Theses Doctoral

'Native, Yet Foreign': Spain in the African American Imagination

Pawel, Rebecca Catherine

My dissertation argues that Spain was as important to the development of African American literary consciousness as more studied locales such as Paris, Harlem, or Chicago. I argue that a literary idea of Spain gave African American writers a conceptual space for thinking about race in the past and the future, and for considering the intersections between race and religion. Drawing on the work of Arthur Schomburg, Langston Hughes, Dorothy Peterson, and Richard Wright, I contend that mid-twentieth century African American writers adapted a broader trend of Anglophone historiography that viewed Spain as a quintessentially “medieval” country (feudal, agrarian, and Catholic), set in opposition to the essentially “modern” United States (democratic, industrial, and Protestant). This historiography appropriated Spanish history to position Spain as the physical site of the pre-modern history of the United States, creating what I call “geographic temporality,” where a physical space is associated with a specific time period.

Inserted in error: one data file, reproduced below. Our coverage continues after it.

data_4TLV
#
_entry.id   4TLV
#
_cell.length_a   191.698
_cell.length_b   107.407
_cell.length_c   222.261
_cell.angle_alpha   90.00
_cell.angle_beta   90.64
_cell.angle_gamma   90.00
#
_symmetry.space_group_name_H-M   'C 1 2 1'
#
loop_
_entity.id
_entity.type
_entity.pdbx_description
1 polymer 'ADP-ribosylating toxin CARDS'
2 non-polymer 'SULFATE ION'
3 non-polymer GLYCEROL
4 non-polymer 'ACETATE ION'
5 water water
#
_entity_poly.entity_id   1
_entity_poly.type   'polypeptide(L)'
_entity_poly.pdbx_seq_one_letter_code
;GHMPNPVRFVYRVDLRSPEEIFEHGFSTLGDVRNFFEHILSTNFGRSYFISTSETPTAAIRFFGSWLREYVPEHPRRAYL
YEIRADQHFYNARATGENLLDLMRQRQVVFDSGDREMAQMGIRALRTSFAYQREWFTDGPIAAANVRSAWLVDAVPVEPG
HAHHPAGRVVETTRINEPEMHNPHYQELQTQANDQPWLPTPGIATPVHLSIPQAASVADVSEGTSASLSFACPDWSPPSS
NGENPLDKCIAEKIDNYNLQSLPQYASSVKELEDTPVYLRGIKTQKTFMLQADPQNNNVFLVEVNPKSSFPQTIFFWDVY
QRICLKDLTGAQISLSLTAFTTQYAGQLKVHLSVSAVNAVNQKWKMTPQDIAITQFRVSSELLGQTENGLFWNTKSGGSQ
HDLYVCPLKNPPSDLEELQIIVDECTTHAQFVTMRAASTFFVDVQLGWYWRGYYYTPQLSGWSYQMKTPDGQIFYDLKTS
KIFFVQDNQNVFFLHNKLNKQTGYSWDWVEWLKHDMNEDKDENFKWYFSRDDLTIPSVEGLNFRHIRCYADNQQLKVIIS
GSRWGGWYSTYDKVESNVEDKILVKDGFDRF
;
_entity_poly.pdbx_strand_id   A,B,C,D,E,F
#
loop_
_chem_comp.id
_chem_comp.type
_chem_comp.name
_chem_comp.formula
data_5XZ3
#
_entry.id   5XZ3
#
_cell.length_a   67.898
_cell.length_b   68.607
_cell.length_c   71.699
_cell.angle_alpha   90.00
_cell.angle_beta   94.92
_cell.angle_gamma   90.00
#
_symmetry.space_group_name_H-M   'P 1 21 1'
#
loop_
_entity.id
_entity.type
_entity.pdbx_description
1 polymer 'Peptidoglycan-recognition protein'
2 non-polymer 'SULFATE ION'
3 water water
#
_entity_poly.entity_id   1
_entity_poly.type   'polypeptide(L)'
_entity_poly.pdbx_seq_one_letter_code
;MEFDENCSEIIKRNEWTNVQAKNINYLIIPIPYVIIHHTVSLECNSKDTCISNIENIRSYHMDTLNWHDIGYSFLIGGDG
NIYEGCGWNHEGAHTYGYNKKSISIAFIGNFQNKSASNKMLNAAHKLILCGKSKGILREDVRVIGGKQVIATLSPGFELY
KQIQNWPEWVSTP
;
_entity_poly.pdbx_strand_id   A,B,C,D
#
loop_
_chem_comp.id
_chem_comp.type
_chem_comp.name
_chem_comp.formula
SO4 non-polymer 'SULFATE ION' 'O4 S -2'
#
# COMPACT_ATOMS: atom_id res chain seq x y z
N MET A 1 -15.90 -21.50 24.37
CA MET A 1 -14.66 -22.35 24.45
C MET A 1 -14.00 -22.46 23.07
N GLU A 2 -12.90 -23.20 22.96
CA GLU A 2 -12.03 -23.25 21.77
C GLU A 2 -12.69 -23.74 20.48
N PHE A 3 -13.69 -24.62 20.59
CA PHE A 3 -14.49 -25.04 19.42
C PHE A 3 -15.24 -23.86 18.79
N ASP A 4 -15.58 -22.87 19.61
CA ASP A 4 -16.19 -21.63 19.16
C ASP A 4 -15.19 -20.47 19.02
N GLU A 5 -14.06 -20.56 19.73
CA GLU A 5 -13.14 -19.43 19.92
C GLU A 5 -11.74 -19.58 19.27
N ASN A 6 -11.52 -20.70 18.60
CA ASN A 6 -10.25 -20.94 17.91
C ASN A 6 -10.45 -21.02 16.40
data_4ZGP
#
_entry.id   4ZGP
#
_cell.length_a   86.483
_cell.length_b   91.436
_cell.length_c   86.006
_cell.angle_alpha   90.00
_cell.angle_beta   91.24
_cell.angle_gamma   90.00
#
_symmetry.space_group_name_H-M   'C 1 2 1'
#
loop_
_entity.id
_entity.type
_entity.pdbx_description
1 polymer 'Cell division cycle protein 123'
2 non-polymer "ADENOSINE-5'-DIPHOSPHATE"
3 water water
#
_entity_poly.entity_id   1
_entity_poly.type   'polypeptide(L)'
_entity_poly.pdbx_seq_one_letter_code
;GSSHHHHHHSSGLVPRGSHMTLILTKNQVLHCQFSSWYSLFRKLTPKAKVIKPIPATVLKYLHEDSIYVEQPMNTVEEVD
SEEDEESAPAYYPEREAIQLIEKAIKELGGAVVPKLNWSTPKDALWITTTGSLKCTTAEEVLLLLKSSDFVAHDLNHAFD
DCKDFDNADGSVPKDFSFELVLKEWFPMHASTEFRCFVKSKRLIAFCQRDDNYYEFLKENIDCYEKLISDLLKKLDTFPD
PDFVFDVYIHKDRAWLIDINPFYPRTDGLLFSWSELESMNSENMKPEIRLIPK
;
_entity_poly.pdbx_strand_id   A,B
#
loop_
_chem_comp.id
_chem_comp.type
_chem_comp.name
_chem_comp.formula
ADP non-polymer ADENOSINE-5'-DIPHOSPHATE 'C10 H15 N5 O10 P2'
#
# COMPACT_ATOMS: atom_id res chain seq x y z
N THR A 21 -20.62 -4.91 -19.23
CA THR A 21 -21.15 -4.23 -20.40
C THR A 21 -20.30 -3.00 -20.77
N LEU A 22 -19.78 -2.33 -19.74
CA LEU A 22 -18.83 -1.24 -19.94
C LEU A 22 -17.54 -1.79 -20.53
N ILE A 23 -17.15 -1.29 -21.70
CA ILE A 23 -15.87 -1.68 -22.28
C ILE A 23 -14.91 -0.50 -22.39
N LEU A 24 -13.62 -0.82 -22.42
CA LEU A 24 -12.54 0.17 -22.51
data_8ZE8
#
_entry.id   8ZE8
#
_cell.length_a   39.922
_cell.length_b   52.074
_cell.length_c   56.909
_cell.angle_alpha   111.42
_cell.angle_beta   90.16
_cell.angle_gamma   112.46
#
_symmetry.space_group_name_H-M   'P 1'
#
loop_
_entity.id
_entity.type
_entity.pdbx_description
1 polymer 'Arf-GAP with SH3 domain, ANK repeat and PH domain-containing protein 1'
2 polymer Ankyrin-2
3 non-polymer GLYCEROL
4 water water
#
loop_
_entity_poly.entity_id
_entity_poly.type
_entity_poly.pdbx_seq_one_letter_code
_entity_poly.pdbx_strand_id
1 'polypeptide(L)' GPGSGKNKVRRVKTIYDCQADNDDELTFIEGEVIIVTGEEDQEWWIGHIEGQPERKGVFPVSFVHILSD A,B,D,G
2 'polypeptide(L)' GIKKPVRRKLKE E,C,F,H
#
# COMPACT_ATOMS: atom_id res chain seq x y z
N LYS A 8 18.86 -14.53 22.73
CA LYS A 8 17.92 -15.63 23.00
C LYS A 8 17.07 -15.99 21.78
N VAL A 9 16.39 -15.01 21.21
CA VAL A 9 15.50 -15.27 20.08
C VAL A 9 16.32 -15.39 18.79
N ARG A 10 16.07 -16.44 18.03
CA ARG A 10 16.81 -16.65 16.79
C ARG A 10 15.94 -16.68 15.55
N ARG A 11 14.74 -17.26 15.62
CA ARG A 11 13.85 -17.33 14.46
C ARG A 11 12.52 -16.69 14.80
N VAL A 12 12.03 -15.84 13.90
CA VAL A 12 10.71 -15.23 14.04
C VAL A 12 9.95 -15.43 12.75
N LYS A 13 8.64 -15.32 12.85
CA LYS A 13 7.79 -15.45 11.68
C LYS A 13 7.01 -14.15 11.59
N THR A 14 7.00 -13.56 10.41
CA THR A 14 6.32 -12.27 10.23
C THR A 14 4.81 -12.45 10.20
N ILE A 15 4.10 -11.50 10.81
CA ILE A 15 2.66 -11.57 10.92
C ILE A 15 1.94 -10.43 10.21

Geographic Areas


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More About This Work

Academic Units
English and Comparative Literature
Thesis Advisors
Edwards, Brent Hayes
Griffin, Farah Jasmine
Ph.D., Columbia University
Published Here
May 7, 2020